once upon a time last year, before I tucked my roses in for their long winter's nap, they were a delicious lemon yellow. Every time I saw a bud,

I would get a sudden craving for a lemon drop...

whenever I watered the buttery blooms....

I started thinking of creaming:  sugar.... butter... eggs....

photo and pound cake recipe from Pioneer Woman

or my mouth juiced up for lemon bars.

photo and recipe from my baking addiction

now...that's good stuff to be sure...but the exciting plot thickens....

since awakening from winter slumber, apparently there has been some horticulture hankypanky going on in my rose garden. it seems miss lemon got a little too frisky with mr. red and now, instead of bloomin' sunshine, the first spring flush looks like this:

oh gosh...I feel a craving for peach galette coming on.

photo and recipe from spicy ice cream

isn't that crazy? so for all you gardener's out there...I'm just wondering... is this common? now it would be nice to know why my roses are changing color and all, but maybe you could help me solve the even bigger mystery:

why in the world do I think of food when I look at my roses?

speaking of food, I quite enjoy Pinch My Salt


Happy Mother's Day

I remember my mother's prayers and they have always followed me. 
They have clung to me all my life. 
~Abraham Lincoln

Some mothers are kissing mothers and some are scolding mothers, 
but it is love just the same, and most mothers kiss and scold together.  
~Pearl S. Buck

She never quite leaves her children at home, even when she doesn't take them along.  
~Margaret Culkin Banning

paintings by William Adolfe Bouguereau

I miss thee, my Mother!  Thy image is still
The deepest impressed on my heart.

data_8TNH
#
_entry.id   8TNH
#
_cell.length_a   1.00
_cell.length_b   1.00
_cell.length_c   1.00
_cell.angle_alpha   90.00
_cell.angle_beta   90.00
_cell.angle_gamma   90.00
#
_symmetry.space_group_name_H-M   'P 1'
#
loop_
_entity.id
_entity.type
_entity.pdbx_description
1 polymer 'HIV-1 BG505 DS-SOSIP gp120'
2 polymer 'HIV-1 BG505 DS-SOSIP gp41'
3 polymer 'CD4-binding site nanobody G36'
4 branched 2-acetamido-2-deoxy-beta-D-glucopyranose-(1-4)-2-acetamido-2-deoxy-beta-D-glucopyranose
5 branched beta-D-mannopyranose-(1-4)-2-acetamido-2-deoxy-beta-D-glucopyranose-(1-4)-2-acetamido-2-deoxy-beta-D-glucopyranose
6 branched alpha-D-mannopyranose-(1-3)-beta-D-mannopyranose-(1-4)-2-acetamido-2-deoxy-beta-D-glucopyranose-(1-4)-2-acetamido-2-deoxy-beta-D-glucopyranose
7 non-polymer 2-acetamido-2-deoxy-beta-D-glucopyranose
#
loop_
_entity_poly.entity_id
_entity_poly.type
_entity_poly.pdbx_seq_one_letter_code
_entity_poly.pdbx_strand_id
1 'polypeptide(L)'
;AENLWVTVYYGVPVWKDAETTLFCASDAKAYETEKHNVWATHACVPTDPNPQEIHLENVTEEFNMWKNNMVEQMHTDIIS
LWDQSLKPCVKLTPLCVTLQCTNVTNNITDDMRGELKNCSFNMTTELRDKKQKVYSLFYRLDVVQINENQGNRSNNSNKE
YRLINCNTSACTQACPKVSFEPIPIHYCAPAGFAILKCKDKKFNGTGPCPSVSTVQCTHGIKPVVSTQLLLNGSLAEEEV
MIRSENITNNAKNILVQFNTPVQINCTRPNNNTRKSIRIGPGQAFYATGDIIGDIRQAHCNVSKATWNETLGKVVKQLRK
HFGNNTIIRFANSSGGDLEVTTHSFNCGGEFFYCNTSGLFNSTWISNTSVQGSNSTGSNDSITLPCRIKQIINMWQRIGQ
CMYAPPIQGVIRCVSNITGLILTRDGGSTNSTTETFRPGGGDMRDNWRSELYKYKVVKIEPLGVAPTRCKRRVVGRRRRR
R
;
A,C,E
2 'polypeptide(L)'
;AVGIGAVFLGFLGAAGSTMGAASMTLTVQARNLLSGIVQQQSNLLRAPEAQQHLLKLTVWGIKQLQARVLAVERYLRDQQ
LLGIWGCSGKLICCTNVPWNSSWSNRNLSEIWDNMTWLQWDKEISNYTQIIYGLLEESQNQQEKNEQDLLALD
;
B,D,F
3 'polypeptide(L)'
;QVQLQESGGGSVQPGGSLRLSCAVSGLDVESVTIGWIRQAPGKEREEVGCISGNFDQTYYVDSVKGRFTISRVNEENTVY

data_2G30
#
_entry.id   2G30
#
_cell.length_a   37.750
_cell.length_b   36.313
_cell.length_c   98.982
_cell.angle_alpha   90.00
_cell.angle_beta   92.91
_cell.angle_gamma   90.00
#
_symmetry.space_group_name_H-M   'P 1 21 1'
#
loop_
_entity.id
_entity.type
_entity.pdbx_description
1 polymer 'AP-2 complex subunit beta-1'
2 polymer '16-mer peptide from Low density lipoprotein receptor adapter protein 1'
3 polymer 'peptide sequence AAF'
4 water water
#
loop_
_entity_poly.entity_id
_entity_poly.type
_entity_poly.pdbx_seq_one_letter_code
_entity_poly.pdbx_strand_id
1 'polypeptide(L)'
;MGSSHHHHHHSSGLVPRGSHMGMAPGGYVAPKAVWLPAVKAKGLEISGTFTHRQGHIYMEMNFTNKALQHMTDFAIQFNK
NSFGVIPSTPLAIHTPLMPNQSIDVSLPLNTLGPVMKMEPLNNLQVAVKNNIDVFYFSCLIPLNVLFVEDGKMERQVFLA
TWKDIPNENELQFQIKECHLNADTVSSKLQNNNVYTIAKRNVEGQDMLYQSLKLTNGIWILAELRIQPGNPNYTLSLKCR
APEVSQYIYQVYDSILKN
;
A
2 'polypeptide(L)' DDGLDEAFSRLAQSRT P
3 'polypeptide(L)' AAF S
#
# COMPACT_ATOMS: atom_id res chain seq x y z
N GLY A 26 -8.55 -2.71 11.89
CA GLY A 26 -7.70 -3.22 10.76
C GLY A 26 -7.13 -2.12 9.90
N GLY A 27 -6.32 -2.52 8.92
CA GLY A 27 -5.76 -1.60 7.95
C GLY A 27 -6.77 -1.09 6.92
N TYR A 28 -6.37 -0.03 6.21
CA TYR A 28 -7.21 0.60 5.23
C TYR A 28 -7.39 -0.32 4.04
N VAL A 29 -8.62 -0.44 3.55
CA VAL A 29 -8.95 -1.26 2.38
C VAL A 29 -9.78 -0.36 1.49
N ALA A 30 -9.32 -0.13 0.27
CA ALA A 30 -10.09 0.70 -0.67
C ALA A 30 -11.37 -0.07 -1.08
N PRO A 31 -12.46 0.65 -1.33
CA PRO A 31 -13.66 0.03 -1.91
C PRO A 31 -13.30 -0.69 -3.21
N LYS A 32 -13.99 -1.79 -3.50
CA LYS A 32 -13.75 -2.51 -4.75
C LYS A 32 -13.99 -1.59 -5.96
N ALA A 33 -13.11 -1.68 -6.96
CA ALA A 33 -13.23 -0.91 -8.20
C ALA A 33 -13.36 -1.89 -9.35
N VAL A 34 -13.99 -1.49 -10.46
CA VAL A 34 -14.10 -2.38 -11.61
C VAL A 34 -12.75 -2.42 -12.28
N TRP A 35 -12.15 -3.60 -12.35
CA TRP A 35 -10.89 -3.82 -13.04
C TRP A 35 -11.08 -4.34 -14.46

~Eliza Cook

I cherish 
passing year
I have 
my mother
~ms. fish

I pay tribute to the
dearest of mothers
who on this day 
her heart doth ache
with yearnings
to visit her own

oh, let the sweetness
of memory
sustain thee
for one day
you shall embrace

happy mother's day to my mother and grandmothers
whose examples will take me a lifetime 
(and hundreds of dollars in plane tickets)
to live up to


highs and lows

yesterday I wrote about the lows that came along with the high of being one semester closer to graduation.

today I'm writing about the highs that came along with the low of being a few weeks closer to graduation.

this time it's the high school graduation of my one and only daughter....my right hand rock...my friend....my teacher... a ray of talkative sunshine...the best a mother could dream for.

the "high" came in the form of a concert:  the high school orchestra's final spring concert: always a highlight of my year. I love to listen and sway to the variations, harmonizations and modulations of the music. I love to watch the sea of bows rise and fall in perfect unison like a team of synchronized swimmers. All of this is made even sweeter when your child is on the stage. I never tire of it. even after watching more than...say 40 performances of Daisy's over the past 12 years. How I love watching Daisy play.

so I'm sitting in absolute rapture. also happy to be sitting next to my parents who have just returned from playfully cavorting around the country, when SUDDENLY, near the end of the concert, my bursting heart sprung a leak and Joy started seeping out everywhere......  it spilled over onto the floor and wafted up onto the stage where my daughter caught whiff of it.

our eyes met. she saw the 'leaking.' the slight raise of her eyebrow and the curl of her smile said: "not now, mom. get a hold of yourself" at the same time, her eyes twinkled with tolerance, loving kindness and a secret pride that her momma loves her. either that or she was thinking about a certain boy.

the catalyst was this crazy mean thing they do called "honor the seniors." sure...it's a wonderful thing to praise the career of a musician...except that all the hooplah means in twenty something days my daughter will no longer be bouncing through the door at 2:45 pm chattering excitedly about her presentation in spanish or the kid that put a live mouse in someone's locker (it's true!); and the even bigger meaning:  that in a couple of months, Daisy will no longer be bouncing through the door at all, except Christmas or when she needs to do an occasional load of laundry.

I thought my numb bum was sore. it's nothing compared to the pain of release in my heart.